While the global liquefied natural gas (LNG) infrastructure is being built on the back of long-term contracts, Excelerate Energy LP has begun to see its merchant model bear fruit as cargo fungibility and an LNG spot market continue to develop.
On Tuesday at a Houston conference, Excelerate President Kathleen Eisbrenner conceded that her company’s Gulf Gateway offshore LNG receipt terminal might someday be baseloaded, but said Excelerate built the facility, which became operational last March, as a liquidity point to develop a global trading platform. “And that’s what we’re using it for,” she said. “As a matter of fact, we will probably be bringing in more opportunistic cargoes.”
While Excelerate got off to a slow start, delivering two cargoes and then lying dormant for four months, Eisbrenner said business has really picked up in the last six weeks or so with five additional cargoes. She said her company has taken cargoes from Malaysia, Egypt, Trinidad and Nigeria, and besides two deliveries to its Gulf Gateway facility, Excelerate has made deliveries to Cove Point as well as receipt terminals in France and Spain.
She told attendees at Ziff Energy Group’s “Re-Shaping the Gas Storage Market for LNG” conference that she was late arriving because she was wrapping up an LNG deal with a Taiwanese counterparty.
While Eisbrenner is finding opportunity and excitement in the LNG spot market, her fellow speaker Darcel Hulse, president of Sempra LNG, said his company’s land-based receipt terminals are backed by firm supply contracts.
“We won’t build unless we know that we’ve got supplies firmly under control and locked up,” Hulse said. “There are those that would speculate, though, and want to hold a lot of capacity open for pure trading and so forth. We’re a large energy trader. Our trading company tells us that if you can sell that [LNG regasification] capacity, then you should sell all that you can and lock in your economics and don’t hold any capacity unless you can market it.”
Hulse said he doesn’t see a spot market supporting the long-term investment needed to develop liquefaction capacity. He said flexibility needs to be built into LNG supply contracts, “but in order to have flexibility in the contract, those that have the gas will need to hold capacity in multiple places. Flexibility is expensive.”
It’s that kind of flexibility and the ability to offer it economically that Excelerate is banking on. The company has ordered five ships, two of which have been built and are on the water — Excelsior and Excellence. The company is now working to expand the flexibility of its onboard regasification business model through transshipment, the offloading of liquefied gas from one vessel to another upstream of the Energy Bridge receipt terminal.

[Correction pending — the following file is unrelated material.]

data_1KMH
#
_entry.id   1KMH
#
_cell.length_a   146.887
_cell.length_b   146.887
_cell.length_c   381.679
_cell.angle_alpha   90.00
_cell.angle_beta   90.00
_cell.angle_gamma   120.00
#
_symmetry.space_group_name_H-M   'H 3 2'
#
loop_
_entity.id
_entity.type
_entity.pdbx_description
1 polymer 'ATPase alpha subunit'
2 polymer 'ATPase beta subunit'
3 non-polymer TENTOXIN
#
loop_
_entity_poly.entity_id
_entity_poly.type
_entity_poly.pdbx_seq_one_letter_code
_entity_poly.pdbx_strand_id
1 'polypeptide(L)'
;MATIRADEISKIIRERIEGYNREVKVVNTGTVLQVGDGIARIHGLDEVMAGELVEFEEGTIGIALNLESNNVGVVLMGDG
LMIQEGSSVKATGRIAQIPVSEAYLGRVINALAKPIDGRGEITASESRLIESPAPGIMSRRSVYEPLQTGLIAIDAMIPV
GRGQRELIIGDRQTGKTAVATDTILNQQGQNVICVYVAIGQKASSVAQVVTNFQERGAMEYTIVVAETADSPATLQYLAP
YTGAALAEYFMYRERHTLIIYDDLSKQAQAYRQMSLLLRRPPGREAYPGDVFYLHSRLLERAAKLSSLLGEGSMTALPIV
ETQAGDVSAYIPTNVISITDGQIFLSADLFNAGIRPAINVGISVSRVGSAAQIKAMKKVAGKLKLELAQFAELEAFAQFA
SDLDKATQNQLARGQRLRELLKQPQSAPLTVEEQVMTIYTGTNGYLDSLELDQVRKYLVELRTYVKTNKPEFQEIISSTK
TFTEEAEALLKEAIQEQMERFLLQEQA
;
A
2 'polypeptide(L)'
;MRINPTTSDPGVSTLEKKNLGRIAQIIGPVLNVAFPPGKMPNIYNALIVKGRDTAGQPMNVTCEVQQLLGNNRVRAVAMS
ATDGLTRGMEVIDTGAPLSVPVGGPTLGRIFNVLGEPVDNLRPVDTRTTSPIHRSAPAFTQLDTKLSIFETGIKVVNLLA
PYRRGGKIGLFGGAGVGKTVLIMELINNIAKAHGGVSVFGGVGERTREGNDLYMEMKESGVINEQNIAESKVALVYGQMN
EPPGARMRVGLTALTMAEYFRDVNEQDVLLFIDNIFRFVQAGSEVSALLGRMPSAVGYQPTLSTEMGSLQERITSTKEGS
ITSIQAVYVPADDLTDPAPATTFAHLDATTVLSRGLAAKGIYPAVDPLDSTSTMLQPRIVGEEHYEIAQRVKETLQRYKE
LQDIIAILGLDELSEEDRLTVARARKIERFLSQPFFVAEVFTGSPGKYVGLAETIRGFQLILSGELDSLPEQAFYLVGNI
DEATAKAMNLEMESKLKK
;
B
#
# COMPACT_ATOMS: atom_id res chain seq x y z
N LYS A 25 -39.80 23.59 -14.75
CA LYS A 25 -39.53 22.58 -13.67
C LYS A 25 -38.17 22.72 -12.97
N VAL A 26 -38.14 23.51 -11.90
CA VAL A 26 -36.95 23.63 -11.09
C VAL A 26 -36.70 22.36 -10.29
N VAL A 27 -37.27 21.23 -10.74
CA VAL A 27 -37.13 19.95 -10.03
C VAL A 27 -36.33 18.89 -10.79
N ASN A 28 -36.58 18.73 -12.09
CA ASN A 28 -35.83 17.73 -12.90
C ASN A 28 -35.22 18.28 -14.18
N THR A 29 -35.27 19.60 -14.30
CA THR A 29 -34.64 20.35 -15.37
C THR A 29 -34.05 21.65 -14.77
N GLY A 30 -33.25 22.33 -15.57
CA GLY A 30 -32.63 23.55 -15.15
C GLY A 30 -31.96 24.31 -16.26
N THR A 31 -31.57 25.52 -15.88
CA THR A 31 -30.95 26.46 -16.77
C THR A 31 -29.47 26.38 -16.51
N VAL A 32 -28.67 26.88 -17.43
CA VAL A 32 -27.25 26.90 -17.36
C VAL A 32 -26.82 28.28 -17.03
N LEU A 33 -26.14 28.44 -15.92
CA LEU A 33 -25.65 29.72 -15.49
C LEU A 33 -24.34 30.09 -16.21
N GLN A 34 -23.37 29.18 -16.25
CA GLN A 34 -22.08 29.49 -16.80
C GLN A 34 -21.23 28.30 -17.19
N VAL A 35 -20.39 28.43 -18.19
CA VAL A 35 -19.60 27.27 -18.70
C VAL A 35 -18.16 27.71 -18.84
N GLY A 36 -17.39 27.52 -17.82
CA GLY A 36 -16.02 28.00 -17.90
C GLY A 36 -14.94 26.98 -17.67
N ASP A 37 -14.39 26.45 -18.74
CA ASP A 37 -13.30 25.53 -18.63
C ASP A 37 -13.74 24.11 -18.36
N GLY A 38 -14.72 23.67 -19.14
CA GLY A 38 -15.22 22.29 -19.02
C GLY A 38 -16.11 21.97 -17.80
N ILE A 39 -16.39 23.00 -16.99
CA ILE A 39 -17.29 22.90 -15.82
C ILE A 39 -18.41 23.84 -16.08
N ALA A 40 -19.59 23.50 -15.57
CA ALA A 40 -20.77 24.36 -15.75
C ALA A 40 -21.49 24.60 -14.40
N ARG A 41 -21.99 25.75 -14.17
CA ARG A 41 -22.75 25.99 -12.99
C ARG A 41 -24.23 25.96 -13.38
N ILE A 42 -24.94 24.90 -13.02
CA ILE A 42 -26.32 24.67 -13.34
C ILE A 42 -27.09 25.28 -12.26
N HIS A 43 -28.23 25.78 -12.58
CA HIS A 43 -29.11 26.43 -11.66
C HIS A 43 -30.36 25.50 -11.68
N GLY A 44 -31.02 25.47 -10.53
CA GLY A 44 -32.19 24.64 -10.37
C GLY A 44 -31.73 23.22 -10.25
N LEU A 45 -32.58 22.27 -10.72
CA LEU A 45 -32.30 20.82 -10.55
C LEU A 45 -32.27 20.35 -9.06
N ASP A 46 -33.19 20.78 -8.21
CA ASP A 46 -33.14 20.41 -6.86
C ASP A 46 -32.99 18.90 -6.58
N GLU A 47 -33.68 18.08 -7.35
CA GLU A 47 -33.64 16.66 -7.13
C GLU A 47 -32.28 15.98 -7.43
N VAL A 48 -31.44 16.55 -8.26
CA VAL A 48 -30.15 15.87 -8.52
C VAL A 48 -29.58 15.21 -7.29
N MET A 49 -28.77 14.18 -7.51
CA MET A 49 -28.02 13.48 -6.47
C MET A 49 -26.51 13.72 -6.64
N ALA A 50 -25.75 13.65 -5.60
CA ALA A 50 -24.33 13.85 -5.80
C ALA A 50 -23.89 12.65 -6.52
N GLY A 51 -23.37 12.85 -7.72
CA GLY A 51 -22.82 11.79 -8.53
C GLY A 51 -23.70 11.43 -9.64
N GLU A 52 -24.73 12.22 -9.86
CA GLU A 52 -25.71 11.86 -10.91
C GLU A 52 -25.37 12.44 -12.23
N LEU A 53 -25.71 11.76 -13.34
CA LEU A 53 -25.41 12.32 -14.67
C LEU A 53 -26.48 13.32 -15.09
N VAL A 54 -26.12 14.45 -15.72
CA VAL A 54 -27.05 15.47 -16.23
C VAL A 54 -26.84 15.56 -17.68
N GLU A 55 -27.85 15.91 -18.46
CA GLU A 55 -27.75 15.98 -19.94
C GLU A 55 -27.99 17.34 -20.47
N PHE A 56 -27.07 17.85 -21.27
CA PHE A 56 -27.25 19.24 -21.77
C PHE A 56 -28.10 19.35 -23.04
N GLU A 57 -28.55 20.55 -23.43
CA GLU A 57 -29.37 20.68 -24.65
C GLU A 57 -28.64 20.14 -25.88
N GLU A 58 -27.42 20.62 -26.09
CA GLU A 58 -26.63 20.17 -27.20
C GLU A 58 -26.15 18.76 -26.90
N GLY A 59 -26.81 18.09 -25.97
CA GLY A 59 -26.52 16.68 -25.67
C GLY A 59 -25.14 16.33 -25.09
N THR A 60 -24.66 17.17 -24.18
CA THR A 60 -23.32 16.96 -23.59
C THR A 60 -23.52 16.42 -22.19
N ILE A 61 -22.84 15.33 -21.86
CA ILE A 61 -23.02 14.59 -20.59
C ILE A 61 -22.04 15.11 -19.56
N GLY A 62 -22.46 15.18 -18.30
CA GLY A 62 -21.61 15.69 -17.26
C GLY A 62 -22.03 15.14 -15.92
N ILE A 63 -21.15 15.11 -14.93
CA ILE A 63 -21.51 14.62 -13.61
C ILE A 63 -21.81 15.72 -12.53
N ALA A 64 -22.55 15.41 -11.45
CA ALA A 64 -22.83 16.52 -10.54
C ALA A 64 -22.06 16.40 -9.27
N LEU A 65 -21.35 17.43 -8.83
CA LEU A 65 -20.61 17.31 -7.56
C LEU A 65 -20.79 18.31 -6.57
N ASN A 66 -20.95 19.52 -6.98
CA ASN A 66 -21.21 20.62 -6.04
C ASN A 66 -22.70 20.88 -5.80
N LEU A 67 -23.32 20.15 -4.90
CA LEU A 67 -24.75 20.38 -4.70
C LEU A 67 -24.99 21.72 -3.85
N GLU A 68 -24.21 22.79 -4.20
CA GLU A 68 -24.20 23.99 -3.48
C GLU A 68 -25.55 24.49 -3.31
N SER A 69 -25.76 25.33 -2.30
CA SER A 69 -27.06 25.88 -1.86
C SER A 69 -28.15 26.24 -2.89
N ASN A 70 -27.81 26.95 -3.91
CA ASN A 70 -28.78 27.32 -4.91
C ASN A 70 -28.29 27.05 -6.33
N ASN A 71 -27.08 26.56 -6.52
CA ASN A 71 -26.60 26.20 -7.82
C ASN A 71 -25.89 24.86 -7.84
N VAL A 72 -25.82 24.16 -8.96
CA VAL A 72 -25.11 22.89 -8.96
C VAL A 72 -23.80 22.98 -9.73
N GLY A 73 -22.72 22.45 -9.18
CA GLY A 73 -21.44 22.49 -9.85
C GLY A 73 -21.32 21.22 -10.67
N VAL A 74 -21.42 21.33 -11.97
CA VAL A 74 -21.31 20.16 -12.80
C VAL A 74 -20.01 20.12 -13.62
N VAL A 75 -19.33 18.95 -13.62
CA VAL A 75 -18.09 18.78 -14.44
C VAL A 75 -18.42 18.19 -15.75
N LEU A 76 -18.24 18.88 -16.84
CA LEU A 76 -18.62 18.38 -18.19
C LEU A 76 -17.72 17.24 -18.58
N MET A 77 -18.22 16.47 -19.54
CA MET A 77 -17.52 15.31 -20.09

Excelerate did a transshipment dry run last November using Excelsior and Excellence. While under way, the two ships were maneuvered side by side and eight cryogenic hoses connected them. Eisbrenner said both ships were empty at the time because the company at the time lacked quick-release couplings for the hoses.
“We were excited about this because it gave us a chance to test a lot of the aspects of the transfer of LNG,” Eisbrenner said. “Cryogenic transfer has happened three times, but in each instance [it was] under emergency conditions.”
One of the practical applications for cryogenic transshipment is that it will allow any LNG vessel to, in effect, deliver all or a portion of its cargo to any offshore receipt terminal, including Excelerate’s, which today can only receive Energy Bridge vessels, Eisbrenner explained.
“We think it’s going to be important to offer the industry the opportunity to lighter their large LNG vessels,” Eisbrenner said. She noted “dozens of huge ships under construction” that once on the water will be constrained by the number of ports to which they can deliver. “We believe there will be the opportunity to add flexibility to those large vessels to essentially break down those cargo lots and be able to get them into some of the other facilities.
“This is a really neat way to add flexibility to the industry by allowing ex-ship sales of LNG into a Henry Hub market but without any geographic constraints.We could go off to the Mediterranean and lighter an Egyptian ship and offer Henry Hub prices and sail back. We’ve extended the reach of our offshore terminal to essentially cover the rest of the world. In effect, what we want to do with the five vessels that we have under sail or under construction is use each one of them as a floating terminal.”
After proving the feasibility of ship-to-ship transfer, Excelerate’s next step is to use one of its Energy Bridge ships to receive deliveries from conventional ships right on the buoy.
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